A high-profile diagnosis sheds light on the high rates of a deadly breast cancer gene among Hispanic women.
At 27, Monique Sisneros was young when she developed breast cancer, but she was also lucky. Lucky her mother lived through the disease two years prior and pushed Sisneros to visit the doctor. Lucky her mother insisted Sisneros request further testing when doctors suggested waiting six months to see if the lump grew. Lucky to have insurance when today – like many other Valley Hispanic women – she doesn’t.
“She had always been on me to get checked,” Sisneros, an Avondale resident, says of her mother. “I didn’t really know how extreme it was or that it would happen to me.”
Breast cancer ranks as the top killer of Hispanic women in the United States, according to the Centers for Disease Control and Prevention – more lethal, even, than heart disease, the top killer of white and black women. Hispanic women develop breast cancer less frequently than white women but face a 20 percent greater risk of dying from the disease, according to a University of Louisville study.
Researchers have uncovered one contributing factor: higher rates among Hispanics of a gene mutation called BRCA, for which Sisneros tested positive after her 2008 diagnosis. Coupled with factors like lack of medical coverage and cultural stigmas, BRCA creates a perfect cancer-storm for Hispanic women, who constitute roughly a third of Maricopa County’s female population.
BRCA – which sharply increases a woman’s risk of breast and ovarian cancer – gained notoriety in May when Angelina Jolie announced she carried it and that she removed both breasts in hopes of avoiding malignancy. BRCA-positive women face on average a 60 percent lifetime risk of breast cancer and up to a 40 percent risk of ovarian cancer, while women in the general population have a 12 percent lifetime risk of breast cancer and a 1.4 percent risk of ovarian cancer, according to the National Cancer Institute.
BRCA also amplifies the lethality of breast cancer. According to NCI, most breast cancers occur in women older than 50, while BRCA-related cancers often develop earlier, when tumors tend to be more virulent. Moreover, BRCA1, the mutation most commonly found in Hispanics, often leads to “triple negative” breast cancer, which proliferates quickly and resists chemotherapy, says Dr. John Luis Bibb, an oncologist with Arizona Oncology and a second-generation Hispanic.
To minimize chances of cancer, BRCA-positive women often opt for preventive surgeries. Sisneros removed both breasts after her diagnosis, although just one had cancer. Two years later, she excised healthy ovaries.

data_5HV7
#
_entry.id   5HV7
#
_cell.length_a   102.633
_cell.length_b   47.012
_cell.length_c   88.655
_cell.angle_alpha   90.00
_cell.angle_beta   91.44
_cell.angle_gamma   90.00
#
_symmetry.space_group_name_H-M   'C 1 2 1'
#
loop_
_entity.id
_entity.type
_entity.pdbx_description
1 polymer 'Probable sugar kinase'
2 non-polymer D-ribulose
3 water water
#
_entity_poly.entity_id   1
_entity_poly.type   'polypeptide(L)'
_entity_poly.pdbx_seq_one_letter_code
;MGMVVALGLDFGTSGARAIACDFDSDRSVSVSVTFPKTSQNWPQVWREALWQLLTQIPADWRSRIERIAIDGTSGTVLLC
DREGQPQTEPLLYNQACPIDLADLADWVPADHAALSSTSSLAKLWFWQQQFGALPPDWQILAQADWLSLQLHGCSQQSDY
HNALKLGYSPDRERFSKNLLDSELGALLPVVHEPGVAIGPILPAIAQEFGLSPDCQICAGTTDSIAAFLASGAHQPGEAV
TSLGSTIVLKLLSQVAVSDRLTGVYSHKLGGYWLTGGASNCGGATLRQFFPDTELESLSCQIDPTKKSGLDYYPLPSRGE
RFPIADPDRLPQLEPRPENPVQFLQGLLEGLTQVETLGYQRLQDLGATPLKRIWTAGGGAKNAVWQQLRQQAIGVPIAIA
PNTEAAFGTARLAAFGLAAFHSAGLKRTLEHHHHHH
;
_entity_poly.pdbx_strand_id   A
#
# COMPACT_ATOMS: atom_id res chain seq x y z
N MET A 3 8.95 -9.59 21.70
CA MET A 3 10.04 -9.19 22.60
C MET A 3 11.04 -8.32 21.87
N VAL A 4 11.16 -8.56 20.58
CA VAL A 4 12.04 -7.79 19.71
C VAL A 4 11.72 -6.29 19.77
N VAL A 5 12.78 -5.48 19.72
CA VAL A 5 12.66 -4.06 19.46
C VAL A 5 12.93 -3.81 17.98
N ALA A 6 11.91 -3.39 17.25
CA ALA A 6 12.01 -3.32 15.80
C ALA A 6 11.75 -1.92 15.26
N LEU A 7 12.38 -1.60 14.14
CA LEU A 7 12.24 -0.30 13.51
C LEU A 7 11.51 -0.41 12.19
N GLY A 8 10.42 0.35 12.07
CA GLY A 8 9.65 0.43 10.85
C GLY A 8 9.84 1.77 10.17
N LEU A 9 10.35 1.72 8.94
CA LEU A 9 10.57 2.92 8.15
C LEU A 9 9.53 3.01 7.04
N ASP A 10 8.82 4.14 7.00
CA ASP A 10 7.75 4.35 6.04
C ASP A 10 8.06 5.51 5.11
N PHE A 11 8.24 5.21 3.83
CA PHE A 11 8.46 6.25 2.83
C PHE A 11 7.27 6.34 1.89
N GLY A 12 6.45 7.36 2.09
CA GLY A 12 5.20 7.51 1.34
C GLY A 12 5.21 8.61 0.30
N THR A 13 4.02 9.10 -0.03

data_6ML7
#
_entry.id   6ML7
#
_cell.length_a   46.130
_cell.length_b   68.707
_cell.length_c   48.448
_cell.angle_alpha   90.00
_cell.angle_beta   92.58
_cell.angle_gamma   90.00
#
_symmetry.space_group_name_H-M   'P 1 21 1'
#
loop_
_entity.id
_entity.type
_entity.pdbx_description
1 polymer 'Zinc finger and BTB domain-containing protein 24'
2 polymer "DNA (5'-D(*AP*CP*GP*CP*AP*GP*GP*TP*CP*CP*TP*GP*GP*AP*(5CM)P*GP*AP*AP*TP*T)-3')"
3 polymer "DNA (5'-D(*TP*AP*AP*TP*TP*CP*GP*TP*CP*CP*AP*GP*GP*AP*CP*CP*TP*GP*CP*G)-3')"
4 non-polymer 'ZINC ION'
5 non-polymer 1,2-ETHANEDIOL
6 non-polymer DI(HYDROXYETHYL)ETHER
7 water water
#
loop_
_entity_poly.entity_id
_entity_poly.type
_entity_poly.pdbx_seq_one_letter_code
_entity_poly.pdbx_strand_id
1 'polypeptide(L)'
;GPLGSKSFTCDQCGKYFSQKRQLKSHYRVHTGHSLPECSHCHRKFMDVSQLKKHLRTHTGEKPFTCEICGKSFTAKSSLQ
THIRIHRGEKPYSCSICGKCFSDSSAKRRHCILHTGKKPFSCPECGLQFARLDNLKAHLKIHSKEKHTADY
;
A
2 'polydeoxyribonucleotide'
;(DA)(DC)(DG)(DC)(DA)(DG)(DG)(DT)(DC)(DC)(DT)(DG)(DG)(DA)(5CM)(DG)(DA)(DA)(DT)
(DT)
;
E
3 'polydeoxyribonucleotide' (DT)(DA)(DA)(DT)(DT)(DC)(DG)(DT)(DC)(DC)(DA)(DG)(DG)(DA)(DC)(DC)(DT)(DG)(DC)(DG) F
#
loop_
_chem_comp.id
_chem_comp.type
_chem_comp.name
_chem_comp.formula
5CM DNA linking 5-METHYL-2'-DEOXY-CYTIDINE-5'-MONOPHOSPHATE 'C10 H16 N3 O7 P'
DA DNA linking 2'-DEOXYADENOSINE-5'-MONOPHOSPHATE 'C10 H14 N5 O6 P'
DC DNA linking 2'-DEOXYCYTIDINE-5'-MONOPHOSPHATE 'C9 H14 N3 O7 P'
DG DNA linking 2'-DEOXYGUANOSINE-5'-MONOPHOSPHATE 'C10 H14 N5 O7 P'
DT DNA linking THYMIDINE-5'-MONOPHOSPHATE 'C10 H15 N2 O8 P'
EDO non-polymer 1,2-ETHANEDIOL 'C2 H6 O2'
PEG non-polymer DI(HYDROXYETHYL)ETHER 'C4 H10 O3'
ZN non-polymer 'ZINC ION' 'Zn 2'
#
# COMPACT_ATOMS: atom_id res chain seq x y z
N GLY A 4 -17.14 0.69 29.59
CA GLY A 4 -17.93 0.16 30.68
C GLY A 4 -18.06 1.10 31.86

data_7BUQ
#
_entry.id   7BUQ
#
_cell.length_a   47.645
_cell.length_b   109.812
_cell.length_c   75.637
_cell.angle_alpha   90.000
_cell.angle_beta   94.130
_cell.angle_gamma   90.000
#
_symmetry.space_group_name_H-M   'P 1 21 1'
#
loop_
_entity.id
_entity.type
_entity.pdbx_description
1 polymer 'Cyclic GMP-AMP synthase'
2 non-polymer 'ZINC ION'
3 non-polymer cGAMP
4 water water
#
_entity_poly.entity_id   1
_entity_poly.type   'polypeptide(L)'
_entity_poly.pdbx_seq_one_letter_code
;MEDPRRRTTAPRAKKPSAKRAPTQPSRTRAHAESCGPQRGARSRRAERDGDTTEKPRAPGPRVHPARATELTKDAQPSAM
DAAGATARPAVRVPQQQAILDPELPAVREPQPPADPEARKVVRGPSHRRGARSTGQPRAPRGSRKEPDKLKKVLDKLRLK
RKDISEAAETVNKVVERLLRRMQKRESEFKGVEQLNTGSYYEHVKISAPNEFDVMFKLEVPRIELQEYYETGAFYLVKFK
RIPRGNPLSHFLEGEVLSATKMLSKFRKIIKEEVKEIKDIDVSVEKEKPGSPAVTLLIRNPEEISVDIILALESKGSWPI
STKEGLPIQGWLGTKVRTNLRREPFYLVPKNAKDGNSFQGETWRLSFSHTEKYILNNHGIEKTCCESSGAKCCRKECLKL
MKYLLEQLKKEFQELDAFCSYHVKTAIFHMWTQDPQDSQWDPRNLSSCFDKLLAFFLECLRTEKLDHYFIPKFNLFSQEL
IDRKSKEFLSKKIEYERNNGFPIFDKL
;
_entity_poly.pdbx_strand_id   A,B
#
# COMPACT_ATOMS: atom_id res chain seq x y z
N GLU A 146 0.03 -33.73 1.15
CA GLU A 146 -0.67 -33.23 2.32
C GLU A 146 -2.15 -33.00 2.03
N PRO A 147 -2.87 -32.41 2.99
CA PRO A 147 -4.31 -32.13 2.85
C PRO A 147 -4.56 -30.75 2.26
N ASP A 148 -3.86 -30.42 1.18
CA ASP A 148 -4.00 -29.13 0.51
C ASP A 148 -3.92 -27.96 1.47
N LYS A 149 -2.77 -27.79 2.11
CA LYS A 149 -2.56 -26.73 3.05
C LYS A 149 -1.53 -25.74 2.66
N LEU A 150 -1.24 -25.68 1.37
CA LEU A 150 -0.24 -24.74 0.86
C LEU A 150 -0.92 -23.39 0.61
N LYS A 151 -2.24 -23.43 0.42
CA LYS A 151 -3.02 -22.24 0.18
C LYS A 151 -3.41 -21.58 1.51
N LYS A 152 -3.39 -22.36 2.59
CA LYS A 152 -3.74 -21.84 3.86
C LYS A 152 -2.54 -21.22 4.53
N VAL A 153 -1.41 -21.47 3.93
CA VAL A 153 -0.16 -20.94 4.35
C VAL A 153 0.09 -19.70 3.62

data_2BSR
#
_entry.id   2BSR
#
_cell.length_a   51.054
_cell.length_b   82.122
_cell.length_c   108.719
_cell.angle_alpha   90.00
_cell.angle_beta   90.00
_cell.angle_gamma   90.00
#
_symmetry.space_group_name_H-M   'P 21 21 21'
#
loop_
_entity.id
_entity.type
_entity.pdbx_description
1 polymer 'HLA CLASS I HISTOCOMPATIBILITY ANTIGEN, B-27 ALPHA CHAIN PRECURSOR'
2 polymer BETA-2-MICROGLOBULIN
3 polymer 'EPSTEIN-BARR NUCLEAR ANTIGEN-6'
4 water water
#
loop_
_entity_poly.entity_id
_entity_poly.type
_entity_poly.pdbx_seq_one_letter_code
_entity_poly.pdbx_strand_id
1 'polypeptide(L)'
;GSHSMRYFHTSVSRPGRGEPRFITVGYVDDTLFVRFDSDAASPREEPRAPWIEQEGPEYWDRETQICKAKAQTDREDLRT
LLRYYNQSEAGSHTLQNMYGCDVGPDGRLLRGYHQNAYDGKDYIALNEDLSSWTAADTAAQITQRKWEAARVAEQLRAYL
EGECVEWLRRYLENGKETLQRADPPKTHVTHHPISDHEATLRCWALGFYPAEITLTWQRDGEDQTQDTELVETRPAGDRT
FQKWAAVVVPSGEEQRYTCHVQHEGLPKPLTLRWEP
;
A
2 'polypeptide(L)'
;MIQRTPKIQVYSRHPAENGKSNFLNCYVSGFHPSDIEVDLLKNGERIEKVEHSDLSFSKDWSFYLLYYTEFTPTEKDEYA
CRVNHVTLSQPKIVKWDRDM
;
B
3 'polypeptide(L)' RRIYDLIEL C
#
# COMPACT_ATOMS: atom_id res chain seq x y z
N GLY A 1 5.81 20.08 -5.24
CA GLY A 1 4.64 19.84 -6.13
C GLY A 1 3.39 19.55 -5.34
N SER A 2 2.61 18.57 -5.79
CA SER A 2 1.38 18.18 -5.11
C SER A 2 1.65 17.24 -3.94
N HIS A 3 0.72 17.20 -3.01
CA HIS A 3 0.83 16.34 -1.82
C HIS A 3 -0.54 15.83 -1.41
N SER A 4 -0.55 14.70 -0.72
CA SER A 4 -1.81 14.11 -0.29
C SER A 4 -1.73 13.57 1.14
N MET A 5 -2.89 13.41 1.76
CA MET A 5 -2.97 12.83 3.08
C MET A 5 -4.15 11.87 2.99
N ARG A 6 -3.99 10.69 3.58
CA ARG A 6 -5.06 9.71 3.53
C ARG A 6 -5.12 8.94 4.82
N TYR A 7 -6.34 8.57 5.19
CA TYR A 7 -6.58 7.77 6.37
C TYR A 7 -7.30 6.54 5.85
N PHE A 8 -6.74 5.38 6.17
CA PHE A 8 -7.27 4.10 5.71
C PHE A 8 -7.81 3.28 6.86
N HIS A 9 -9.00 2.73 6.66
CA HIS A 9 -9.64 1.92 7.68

Early-stage diagnosis increases odds for remission, leading Bibb to rank low access to care high among reasons breast cancer kills so many Latinas. Countywide, nearly 31 percent of Hispanics lack health insurance coverage, compared to 18 percent of the total population, according to the Census Bureau.
Early stage breast cancer lacks symptoms, also hindering diagnosis. “Going to the doctor when you don’t feel sick may not seem like the most important thing,” says Dr. Ian Komenaka, an oncologist at Maricopa Medical Center, which serves low-income people. “Everything costs money, and without insurance [preventive medicine] has got to be paid out-of-pocket.”
Traditional Hispanic families also often avoid discussing medical issues, Bibb says. “Talking about negativity and illnesses, and especially cancer, is taboo.” Fear of doctors, diagnoses or treatment often spurs reluctance in seeking attention.
For BRCA-positive patients, Bibb often recommends aggressive preventive measures, such as removing the non-cancerous breast. Sisneros says her family supported her decision to seek care, but many traditional Hispanics are apt to “just let it be.” For Sisneros, knowing she carried the BRCA mutation both narrowed and simplified her options, but the choices were agonizing. She elected for the most drastic measures possible to increase her chances for a healthy, long life. “I do have a choice, but I don’t have a choice,” she says.
** These statistics from the Journal of the American Medical Association illustrate BRCA1 prevalence rates among roughly 1,700 women diagnosed with cancer before age 65.
Ashkenazi Jewish: 8.3 percent
Hispanic: 3.5 percent
Non-Hispanic White: 2.2 percent
African-American: 1.3 percent
Asian-American: 0.5 percent
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